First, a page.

Prior to Game 5 of the NBA Finals, the Miami Heat were confident of pulling off a historic comeback from 3-1 down. And honestly, there was an inkling of belief (no matter how small) that it could happen as they jumped out to an early 22-6 first quarter lead.
Then they didn’t make a field goal for nearly seven minutes, while Manu Ginobili went nuts on the other end. He willed the San Antonio Spurs back into the game with 14 points in 10 minutes and from then on, the Spurs were in complete control–just like they had been all series long. And that’s why they are now the reigning NBA champions.
As such, that means Miami will not be making history by becoming only the fourth franchise to win three straight titles, nor will LeBron James be winning “Not three. Not four. Not five” titles anytime soon. But at least he handled himself with class and maturity, which is more than he can say about the last time he and the Heat failed to win a championship.
After the Game 6 loss to the Dallas Mavericks in 2011, James was asked whether it bothered him that several people wanted to see him fail. His response: “Absolutely not.”
“At the end of the day, all the people that are rooting for me to fail have to wake up and have the same life they had before,” he added. “They’ve got the same personal problems they had today and I’m going to continue to live the way I want to live and continue to do the things I want to do and be happy.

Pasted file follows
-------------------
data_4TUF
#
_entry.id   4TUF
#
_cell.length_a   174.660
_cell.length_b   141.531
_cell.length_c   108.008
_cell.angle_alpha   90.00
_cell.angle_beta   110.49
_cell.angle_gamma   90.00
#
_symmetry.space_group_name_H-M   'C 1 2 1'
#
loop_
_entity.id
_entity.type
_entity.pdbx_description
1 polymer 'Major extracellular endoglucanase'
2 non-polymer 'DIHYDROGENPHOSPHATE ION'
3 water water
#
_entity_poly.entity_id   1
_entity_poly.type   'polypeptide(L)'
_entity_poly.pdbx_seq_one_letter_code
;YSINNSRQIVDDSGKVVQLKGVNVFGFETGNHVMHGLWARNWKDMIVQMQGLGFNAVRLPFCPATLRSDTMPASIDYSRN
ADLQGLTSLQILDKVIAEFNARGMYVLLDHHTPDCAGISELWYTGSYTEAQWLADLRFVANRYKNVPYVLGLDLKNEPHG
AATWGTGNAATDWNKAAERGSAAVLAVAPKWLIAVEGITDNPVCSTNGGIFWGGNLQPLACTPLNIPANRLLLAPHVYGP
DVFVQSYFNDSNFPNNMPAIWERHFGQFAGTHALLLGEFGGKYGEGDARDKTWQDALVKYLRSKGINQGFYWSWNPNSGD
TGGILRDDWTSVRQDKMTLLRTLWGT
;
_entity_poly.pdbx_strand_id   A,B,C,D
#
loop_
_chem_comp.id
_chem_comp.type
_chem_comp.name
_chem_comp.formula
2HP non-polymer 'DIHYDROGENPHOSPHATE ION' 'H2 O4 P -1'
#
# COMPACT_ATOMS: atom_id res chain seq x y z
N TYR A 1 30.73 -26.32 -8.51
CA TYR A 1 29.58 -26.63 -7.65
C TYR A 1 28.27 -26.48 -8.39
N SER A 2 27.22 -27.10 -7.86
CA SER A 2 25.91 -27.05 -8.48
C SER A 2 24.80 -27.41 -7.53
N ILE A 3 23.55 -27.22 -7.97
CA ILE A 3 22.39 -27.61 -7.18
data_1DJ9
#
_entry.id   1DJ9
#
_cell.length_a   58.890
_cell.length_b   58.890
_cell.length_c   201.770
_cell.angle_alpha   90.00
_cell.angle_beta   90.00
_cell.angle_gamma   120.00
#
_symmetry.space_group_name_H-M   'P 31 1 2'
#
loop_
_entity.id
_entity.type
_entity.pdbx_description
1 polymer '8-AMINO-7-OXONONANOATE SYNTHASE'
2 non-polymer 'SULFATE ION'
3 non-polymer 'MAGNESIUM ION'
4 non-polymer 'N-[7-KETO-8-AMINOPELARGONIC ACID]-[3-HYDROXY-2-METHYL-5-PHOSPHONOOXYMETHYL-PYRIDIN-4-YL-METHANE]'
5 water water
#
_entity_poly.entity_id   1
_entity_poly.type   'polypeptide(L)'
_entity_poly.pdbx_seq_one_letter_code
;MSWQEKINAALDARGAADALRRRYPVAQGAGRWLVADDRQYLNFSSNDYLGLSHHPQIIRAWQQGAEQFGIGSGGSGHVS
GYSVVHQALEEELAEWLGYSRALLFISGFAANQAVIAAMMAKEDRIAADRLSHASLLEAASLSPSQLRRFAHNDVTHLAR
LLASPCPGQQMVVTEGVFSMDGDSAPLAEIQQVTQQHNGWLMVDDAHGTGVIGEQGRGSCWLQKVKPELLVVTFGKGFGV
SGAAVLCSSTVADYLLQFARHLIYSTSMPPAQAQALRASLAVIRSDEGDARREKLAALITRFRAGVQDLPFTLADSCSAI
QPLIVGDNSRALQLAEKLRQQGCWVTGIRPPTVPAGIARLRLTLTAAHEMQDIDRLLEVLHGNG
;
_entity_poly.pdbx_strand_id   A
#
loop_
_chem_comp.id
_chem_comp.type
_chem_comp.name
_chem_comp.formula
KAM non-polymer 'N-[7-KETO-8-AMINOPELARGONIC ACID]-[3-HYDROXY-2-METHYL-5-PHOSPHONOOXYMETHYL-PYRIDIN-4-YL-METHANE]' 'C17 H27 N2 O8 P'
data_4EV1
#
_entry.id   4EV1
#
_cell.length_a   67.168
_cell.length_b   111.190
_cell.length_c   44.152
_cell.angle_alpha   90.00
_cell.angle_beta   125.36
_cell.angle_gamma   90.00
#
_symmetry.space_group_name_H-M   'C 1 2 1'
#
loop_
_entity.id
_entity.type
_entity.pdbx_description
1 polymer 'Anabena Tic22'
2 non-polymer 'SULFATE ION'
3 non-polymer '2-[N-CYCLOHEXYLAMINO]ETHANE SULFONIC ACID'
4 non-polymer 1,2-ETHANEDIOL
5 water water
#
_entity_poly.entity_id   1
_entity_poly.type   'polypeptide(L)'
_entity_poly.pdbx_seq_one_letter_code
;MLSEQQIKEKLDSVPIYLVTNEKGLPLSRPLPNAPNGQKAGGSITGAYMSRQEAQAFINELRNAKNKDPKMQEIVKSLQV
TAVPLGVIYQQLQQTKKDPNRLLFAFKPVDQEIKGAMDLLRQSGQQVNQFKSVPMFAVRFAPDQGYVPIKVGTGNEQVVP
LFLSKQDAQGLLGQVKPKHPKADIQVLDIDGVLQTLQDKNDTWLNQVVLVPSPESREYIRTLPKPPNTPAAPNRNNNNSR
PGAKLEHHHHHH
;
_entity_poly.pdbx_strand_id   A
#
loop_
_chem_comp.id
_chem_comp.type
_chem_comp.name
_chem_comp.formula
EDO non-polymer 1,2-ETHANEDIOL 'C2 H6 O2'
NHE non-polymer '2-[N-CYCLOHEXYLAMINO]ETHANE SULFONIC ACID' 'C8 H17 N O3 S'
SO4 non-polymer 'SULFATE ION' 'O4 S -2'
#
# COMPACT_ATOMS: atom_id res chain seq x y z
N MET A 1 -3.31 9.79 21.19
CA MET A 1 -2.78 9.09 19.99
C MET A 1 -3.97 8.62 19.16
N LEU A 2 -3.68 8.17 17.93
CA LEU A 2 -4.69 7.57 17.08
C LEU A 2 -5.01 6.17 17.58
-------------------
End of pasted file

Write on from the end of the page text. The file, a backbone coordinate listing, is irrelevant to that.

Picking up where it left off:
“They can get a few days, a few months (or whatever the case may be) of being happy that, not only myself but the Miami Heat, but the Miami Heat not accomplishing our, but, they’ve got to get back to real world at some point.”
Essentially, he might as well have said: “F*** you. My life is still awesome and yours still sucks.” And while there is some truth to that (after all, he’s rich, famous and plays basketball for a living #WINNING), it’s not exactly the most elegant way of dealing with losing and criticism.
Lol heat fans wish they had’em !! The Closer !! Blacc Mamba !! Im cryin wit all these Different Pics… http://t.co/q3KK1Lxkdf
— Desean Jackson (@DeSeanJackson11) June 18, 2014
This year, he has instead chosen to ignore all the criticism of his game, although there can’t really be much lobbed at him individually. LeBron was the only Heat player who actually showed up for the 2014 Finals, with Dwyane Wade disappearing in the final two games, Mario Chalmers struggling with foul trouble, in addition to Chris Bosh failing to get the touches to be much of a factor. Still, he stayed true to his mantra of being his own biggest critic.
“I take a lot of credit and I also take a lot of blame, James said during the exit interviews. “Even this year, I feel like I could have done more… Whether it was playing with more energy in the Finals or leading better or whatever the case may be, I don’t know. It’s just the pressure I put on myself and like I’ve said before, ‘I’m harder on myself than anyone else could be.”
James’ maturity has also been clear to see when handling questions about his future. He has stayed mum on the topic, carefully navigating around the enquiries to avoid making waves by saying: “I haven’t even begun to wrap my mind about it. I need to get away with my family before I start to think about what will happen next.”
The risk in doing so is that it won’t do much to stop the speculation, but it won’t lead to the crazy media circus like the summer of 2010, either – at least that’s what he intends.
Said James: “2010 was out of control. It was the craziest summer I’ve ever been a part of and I learned a lot from it. If I need to go back to that [scenario] then I know what I should and shouldn’t do and figure it out from there.
Miami Heat fans, and staff alike, will be hoping it doesn’t get to the point where he needs to call upon that experience, while the rest of the NBA will be circling around South Beach, clawing at his signature.